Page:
The Shoe Tree: A Must-Have for Shoe Lovers


With a good suit comes a good pair of shoes. And with that comes great responsibility!

Although I’m a fan of fine suits and all things sartorial, I’m an even bigger fan of dress shoes. I believe shoes play a major role in completing and complementing an outfit. I don’t know about you, but all the outfits I wear only look good once I’ve put my shoes on. Even when suit-fitting or simply shopping for an off-the-rag suit, I have to wear a pair of Oxfords, loafers or even monk straps. It’s the only time I can actually make a certified decision – to buy or not to buy. Having good shoes with me allows me to see how the outfit will look after purchasing.

Being a shoe lover, I’ve had moments when I’ve bought the same pair in assorted colors, knowing very well that there will always be something to pair them with. Some say it’s an addiction. I say it’s therapy. I once worked at an on-course golf shop and I knew golfers with more than five pairs of golf shoes. They would continue to buy for the love of looking good.

“Look after them and they’ll look after you.”

As much as I also love looking good, I have a motto: “Look after them and they’ll look after you”. I have never compromised in taking care of my puppies. Yes, I treat them like my pets. I feed them good stuff, the best quality shoe-cleaning products and I prefer to use top-notch equipment to keep them shining bright like a diamond. I clothe them and keep them nice and cool inside a shoe sock. I give them shelter – always in their shoe box. I know some people, mostly ladies, prefer to not keep shoe boxes because it takes up a lot of space. Every pair I’ve bought, I’ve made a commitment to add at least another cleaning product. I’ve been fortunate that some pairs have a shoe horn inside the box. Some gents still don’t use it, even when struggling to get a shoe on.

Looking after my investments didn’t start recently, now that I’m wearing high quality leather shoes. It started in my secondary school days. I had at least three pairs that I wore to school. Not because I could afford it, but because I sacrificed sneakers for a some formal shoes and two pairs of black golfers. This way I would never wear the same pair on two consecutive days. Not because I wanted to look cool at school (wink, wink) but to minimize the wear and tear on them. I used to walk long distances to catch the train to school and after long hours of wearing, the shoes needed a break – to breathe and dry out the moisture.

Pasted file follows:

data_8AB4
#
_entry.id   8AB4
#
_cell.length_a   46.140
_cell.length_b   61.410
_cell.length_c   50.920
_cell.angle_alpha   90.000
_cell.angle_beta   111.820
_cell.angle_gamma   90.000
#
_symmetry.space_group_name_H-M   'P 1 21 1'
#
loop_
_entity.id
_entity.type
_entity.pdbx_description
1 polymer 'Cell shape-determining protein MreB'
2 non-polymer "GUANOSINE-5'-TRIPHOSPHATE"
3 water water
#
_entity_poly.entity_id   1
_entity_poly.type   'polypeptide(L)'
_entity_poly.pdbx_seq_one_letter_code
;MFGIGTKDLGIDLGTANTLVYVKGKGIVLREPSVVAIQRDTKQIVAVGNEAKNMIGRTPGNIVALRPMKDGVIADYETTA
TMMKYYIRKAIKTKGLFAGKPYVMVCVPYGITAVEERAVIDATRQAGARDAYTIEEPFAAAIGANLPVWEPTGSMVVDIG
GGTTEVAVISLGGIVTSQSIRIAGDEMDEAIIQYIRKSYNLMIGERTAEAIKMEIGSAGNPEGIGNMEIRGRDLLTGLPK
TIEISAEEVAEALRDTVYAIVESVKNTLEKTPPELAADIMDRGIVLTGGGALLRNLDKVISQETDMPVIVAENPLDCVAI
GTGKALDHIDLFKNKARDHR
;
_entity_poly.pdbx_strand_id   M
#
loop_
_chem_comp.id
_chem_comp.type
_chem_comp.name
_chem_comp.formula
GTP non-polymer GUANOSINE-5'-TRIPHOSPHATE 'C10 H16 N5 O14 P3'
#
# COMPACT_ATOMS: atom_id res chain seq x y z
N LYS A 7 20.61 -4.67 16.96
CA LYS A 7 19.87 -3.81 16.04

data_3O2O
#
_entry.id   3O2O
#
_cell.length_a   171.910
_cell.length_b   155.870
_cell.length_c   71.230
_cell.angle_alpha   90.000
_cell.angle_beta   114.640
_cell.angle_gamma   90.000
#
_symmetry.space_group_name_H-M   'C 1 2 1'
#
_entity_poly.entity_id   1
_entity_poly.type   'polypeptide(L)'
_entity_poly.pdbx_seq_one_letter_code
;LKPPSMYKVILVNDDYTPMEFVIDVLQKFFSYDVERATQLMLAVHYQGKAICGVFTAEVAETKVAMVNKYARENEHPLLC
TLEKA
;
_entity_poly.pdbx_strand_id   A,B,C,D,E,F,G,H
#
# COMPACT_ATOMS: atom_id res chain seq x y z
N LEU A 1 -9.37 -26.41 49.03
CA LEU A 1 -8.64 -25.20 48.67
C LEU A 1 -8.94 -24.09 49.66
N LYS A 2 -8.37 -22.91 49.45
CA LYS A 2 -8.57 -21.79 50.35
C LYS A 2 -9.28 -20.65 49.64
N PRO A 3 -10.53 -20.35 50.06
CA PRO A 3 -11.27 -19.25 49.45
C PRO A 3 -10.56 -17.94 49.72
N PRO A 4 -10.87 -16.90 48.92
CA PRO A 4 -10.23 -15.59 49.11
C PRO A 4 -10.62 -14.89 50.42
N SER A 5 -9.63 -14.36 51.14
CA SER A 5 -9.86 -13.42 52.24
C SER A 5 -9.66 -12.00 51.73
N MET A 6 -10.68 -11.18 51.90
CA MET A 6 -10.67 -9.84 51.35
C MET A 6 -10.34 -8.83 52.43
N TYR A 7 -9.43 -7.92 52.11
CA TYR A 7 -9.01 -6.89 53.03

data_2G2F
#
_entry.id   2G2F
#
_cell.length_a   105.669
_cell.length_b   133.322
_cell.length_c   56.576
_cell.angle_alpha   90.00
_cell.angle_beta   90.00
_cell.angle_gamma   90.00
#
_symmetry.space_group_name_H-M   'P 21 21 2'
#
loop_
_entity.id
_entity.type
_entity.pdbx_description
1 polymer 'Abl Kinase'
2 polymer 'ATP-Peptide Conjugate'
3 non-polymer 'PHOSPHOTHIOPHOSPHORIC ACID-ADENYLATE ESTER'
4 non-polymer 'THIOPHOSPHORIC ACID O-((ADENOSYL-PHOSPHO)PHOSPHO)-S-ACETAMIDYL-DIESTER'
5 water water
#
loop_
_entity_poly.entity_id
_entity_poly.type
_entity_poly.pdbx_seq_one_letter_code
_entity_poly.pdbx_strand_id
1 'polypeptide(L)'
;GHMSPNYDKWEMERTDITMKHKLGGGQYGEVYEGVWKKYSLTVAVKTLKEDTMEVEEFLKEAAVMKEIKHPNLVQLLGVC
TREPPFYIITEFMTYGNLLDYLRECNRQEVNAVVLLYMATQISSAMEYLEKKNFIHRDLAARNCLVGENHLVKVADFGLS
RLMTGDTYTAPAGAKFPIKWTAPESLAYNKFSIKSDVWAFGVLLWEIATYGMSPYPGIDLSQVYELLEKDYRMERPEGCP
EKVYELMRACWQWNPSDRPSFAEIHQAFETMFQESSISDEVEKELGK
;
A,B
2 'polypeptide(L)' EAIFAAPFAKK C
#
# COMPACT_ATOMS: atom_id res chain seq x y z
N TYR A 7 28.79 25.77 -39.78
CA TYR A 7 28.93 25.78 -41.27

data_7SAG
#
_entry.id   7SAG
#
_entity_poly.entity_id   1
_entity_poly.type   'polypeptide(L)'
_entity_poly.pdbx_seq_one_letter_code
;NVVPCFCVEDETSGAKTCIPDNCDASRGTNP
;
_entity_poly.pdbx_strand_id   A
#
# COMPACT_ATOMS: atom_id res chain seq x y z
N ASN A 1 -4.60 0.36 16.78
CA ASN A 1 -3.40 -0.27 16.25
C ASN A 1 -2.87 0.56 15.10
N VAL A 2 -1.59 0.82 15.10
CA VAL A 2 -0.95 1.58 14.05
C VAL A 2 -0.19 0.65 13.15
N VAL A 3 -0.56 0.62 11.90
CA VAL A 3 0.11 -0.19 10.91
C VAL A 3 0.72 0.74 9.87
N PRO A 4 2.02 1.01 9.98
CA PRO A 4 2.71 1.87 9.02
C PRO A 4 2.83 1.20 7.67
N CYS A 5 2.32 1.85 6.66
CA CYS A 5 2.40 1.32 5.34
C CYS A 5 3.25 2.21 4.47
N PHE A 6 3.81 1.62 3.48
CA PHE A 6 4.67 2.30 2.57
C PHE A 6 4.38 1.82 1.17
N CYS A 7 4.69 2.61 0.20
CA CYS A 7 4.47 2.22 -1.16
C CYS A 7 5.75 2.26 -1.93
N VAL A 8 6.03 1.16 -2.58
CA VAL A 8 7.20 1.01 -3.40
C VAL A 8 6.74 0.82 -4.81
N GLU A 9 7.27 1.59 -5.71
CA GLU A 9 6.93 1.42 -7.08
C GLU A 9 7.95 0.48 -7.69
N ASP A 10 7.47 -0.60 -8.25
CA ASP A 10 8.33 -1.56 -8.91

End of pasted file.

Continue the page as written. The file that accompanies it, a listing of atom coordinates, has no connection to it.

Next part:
Even back then, I carried a shoe brush and cloth in my school bag to clean them after long walks through the dusty streets of Soweto. It quickly became a competition to get bragging rights for the shiniest shoes among my peers. It was less about what shoe I wore, and more about how clean and shiny they were.

“It was not about what shoe I wore but how clean and shiny they were.”

This routine never stopped or changed. The only thing that changed was my shoe size over the years. With all the loving care I gave my puppies, they still looked rather sad after a couple of rounds. They lost their original shape and even with a quality care kit some started to crease and show permanent crack marks. I even kept the tissue paper stuffed into new shoes and placed them back inside after wearing, but it made little difference.

Things became trickier. Back then, shoes were plain black with no detail, but now they came in different styles: brogues, monk straps, tassel loafers and multi-tone. Cleaning such a shoe, with all this detail and different fabric was tricky. I had to be extra careful when applying polish and not leave stains on other parts of the shoe.

During my shopping trips I looked for something strong, yet smooth and comfortable. I started doubting the quality of my shoes, but then learnt that it’s not just the quality of a shoe. Apparently there was an investment I still needed to make to properly take care of my puppies. The only time I’d ever come across this new investment, was the displays in some boutiques. I didn’t even know its name and had never bothered asking what it was.

It’s called a shoe tree – a device in the shape of a foot, placed inside the shoe to stop it from developing creases. More importantly, it maintains the shape of the shoe and plays a crucial role in wicking away leather-damaging moisture on the inside. On hot summer days, wearing a pair of shoes (with or without a socks) will produce sweat and shoe trees made from solid cedar wood help control odour and absorb moisture.

They are rare locally, but when I went to Italy almost every store had them. It makes shoes look good, even the styles I don’t usually wear. Returning home I decided to get to know this gadget more.

Polished shoe trees are good for displaying shoes in stores but not recommendable for personal use –  the varnished wood won’t give the same benefits of raw wood. They come in different sizes and can adjust to accommodate two sizes. This gadget will help loosen tight, new shoes and make cleaning shoes a dream –  making it easy to apply polish.

Wooden shoe trees are recommended for premium, quality leather shoes above R2,500. Shoes above R8,000 usually come with a pair. It’s strange how many shoe stores offer care products but not shoe trees Some stores still believe that by selling them, customers will not need new shoes as frequently.  Stores should invest in them and every shoe-loving gentleman should have at least one pair.

Quality dress shoes are fairly pricey and deserve to be worn with love and respect. Share your thoughts on shoe care in the comments below.


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